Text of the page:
Dad Time

About a year after my father passed away, I found myself needing to “clean out” his belongings. I sorted through all the bits and pieces and found that I had a difficult time managing the detritus of his life.

I had helped my father clean out his Arizona home when he was diagnosed with cancer in 2008. I had helped him move his most precious things to my home in 2010. I knew that all of the objects that remained after his passing meant a lot to him…I just didn’t know why.

Most of the things were interesting but had no meaning for me. Coins, small slips of paper, cufflinks, pins, and watch after watch after watch. As I sorted, I began to suspect that my father had been obsessed with time.

All throughout my life, my mother has often apologized for the “double whammy” of hoarder genetics: 50% from her and 50% from my father. The 100% packrat in me sat sorting and crying. I am just a person who feels nostalgic knowing things had meant something to someone else.



The things. I love things. I regularly get attached, emotional, and protective of things. Not because things are valuable. Not because things have significance. No, I become attached to things merely because in my imagination they could be important, could be valuable, or could be significant to someone…even if they mean nothing to me.

I am constantly guarding another man’s treasure.

Regularly I wonder why the heck I can’t listen to the voices inside my head giving orders:

Throw it all away…
Sell everything…
Box it and store it in the garage until you have time to deal with it all later…


In the case of my dad’s things no voice shouted loudest. The things didn’t have inherent monetary value. Calling it all garbage seemed, on the one hand, rude, and on the other, environmentally irresponsible.

This man was integral to my life, but I knew better than to box up his stuff and refuse to face the problem. That was his M.O., and I’d been defying his denial since I could remember. So what could I do?

I couldn’t sell these things, or trash them, or keep them. The things had no stories, no importance for me except that I knew the things were a part of my dad’s life. Inherently meaningful things, but death had misplaced their meaning. In some cases the things were beautiful, and yet, to me, they were simply a mournful collection of incoherence.

A Mournful Collection of Incoherence.

An idea galvanized me out of my melancholy.

I realized I knew a guy. A guy who specializes in incoherent collections. A guy who could take all the objects, treat them with reverence and give them coherence. An assemblage artist. A man who, like me, loves things.

I called Dan.

Would you do this? I practically begged. Will you take away all of these cool things, and plain things, and everyday things, and odd things, and make them into Art?

My attempts to do anything foundered. I was unable to act because of my belief that it was shameful to hang on to a bunch of things that weren’t valuable and had no meaningful stories.

However, it would be glorious and honorable to display all the same things as a piece of art in my home.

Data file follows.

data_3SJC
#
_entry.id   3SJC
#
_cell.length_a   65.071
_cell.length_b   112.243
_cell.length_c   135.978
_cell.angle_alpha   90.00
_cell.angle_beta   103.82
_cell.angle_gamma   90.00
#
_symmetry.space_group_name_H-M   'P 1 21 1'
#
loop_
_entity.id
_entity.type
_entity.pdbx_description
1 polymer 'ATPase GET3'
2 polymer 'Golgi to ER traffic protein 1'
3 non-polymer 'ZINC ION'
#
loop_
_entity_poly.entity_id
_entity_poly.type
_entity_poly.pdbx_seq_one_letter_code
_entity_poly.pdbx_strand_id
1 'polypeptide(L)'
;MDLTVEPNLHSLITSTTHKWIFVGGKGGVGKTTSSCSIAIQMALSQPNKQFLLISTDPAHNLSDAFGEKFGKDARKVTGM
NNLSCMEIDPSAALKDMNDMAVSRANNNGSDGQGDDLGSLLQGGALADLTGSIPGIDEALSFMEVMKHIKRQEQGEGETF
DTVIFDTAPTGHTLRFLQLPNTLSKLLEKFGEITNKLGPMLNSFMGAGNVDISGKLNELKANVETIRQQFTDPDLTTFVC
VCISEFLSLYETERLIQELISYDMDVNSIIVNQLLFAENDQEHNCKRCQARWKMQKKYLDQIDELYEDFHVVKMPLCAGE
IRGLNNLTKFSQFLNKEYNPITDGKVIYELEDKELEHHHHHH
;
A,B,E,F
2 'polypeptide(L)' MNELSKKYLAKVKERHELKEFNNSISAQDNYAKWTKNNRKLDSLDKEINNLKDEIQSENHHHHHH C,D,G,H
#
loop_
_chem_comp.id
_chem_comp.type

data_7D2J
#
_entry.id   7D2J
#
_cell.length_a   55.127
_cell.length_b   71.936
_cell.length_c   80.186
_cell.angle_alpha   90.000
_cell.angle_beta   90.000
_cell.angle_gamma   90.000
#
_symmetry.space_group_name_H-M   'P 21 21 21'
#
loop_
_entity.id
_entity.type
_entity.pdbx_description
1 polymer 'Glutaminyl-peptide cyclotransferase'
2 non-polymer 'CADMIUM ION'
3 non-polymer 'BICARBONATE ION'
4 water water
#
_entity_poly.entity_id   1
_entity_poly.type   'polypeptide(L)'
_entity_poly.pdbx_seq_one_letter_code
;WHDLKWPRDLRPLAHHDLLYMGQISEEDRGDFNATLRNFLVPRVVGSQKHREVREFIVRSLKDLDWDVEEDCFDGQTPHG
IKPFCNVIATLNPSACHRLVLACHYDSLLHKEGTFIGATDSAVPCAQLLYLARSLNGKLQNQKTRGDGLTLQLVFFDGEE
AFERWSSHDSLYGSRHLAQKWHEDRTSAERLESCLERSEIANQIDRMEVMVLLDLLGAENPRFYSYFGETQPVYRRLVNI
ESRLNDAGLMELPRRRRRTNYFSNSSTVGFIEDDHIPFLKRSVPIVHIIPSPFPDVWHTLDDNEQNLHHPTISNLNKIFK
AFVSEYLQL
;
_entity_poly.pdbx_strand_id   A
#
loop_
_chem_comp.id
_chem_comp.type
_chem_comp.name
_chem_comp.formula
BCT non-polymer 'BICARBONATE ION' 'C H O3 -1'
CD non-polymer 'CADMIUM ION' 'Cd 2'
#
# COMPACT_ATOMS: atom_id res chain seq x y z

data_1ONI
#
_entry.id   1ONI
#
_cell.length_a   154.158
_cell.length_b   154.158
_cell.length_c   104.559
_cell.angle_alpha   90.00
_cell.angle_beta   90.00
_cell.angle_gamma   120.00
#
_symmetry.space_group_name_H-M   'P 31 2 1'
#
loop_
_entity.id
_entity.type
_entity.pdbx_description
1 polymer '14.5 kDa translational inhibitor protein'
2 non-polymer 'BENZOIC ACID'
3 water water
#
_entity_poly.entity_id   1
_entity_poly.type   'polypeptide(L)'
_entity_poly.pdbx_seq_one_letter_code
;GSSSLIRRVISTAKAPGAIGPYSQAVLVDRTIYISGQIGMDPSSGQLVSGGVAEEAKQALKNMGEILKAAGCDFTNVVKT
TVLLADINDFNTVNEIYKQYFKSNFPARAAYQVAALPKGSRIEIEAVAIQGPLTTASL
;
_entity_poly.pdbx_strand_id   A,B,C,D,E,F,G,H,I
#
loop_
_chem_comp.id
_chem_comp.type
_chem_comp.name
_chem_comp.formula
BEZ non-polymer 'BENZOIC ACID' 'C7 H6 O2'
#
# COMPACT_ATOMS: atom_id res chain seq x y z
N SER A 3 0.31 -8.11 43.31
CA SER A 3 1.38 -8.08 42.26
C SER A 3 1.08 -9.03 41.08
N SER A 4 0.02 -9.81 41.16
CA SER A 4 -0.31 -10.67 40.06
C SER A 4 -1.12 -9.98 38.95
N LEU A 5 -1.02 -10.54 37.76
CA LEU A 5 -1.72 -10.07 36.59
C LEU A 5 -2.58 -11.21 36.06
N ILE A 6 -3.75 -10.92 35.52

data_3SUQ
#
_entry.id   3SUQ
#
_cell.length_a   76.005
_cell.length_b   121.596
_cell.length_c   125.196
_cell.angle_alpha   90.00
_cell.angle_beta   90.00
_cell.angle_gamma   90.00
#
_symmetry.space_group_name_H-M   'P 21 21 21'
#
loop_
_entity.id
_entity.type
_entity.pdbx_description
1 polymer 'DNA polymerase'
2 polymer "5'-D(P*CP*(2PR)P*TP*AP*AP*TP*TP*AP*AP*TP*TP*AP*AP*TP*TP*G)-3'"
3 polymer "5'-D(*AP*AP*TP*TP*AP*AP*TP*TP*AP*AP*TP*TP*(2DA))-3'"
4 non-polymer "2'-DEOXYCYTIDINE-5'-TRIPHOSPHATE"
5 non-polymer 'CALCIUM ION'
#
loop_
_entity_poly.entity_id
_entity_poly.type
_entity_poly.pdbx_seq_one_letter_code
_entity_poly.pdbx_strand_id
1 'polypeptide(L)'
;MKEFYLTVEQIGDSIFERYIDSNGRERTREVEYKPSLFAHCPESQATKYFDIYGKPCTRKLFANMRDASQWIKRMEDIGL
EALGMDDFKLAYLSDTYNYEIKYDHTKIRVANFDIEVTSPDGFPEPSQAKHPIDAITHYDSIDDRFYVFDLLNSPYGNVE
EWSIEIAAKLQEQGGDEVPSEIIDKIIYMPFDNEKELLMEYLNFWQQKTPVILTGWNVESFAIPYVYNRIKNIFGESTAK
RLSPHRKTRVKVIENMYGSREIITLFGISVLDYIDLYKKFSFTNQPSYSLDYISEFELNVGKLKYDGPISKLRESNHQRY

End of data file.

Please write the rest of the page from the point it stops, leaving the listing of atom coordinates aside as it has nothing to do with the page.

Send it all away with an artist, to sort it and digest it and then create with it. Give it new meaning. Translate the random assortment into a coherent assemblage. Find the beauty, the balance, the value. Memorialize my father through his own preserved collection of things in a piece of art.

This idea solved a huge problem for me. I would not keep a box in the garage, and every once in awhile go through it and have a good cry. I would have art on my wall for all to see, appreciate, and wonder about. It was an amazing way to both let go and keep all those things.

Dan said yes. And look what he made for me:

It is a literal door that opens anytime I want to remember my dad. I can consider his odd, fleeting hobbies. Items he treasured. Objects he wore on his body. His greatest achievements in work and as a father are represented if you know what to look for. As are all the ways he cut, and separated, and sliced up his life into manageable chunks.

While I considered all the pieces I would give Dan to alchemize into art, I found myself thinking about the clocks, the watches, the timepieces. There’s an Australian Aboriginal mythology that became popular in the 80s, about the place we are born and the stories we learn in this life being our “Dreamtime.”

Each life, each incarnation, is different and the songs and dreams change with each lifetime. For me, Dan’s beautiful art, made from a bunch of mere things, represents my father’s life beautifully. Dad’s Dreamtime. Dad’s Time.

If you have a similar collection of things, consider making them into art. Things that are precious because they belonged to someone you love. Things that you need to let go of and also hang on to forever.  I cannot recommend Dan highly enough.





Agreed! I could not bear to throw out my mother’s knitting, thinking of all the times her hands were busy with the needles. And all the small things were connected to stories, to times, to events that I knew. Other things must have had a story behind them.

This book is an amazing example of teasing out the story behind an object. The Real Jane Austen: A Life in Small Things by Paula Byrne.

I like the idea of collecting some of the small things and having them in an artful setting as you did.



Danine, if you collect a box full, I’m sure Dan would love to take the commission! My aunt recently passed away and I might have a similar, smaller piece created for her.

What do you think?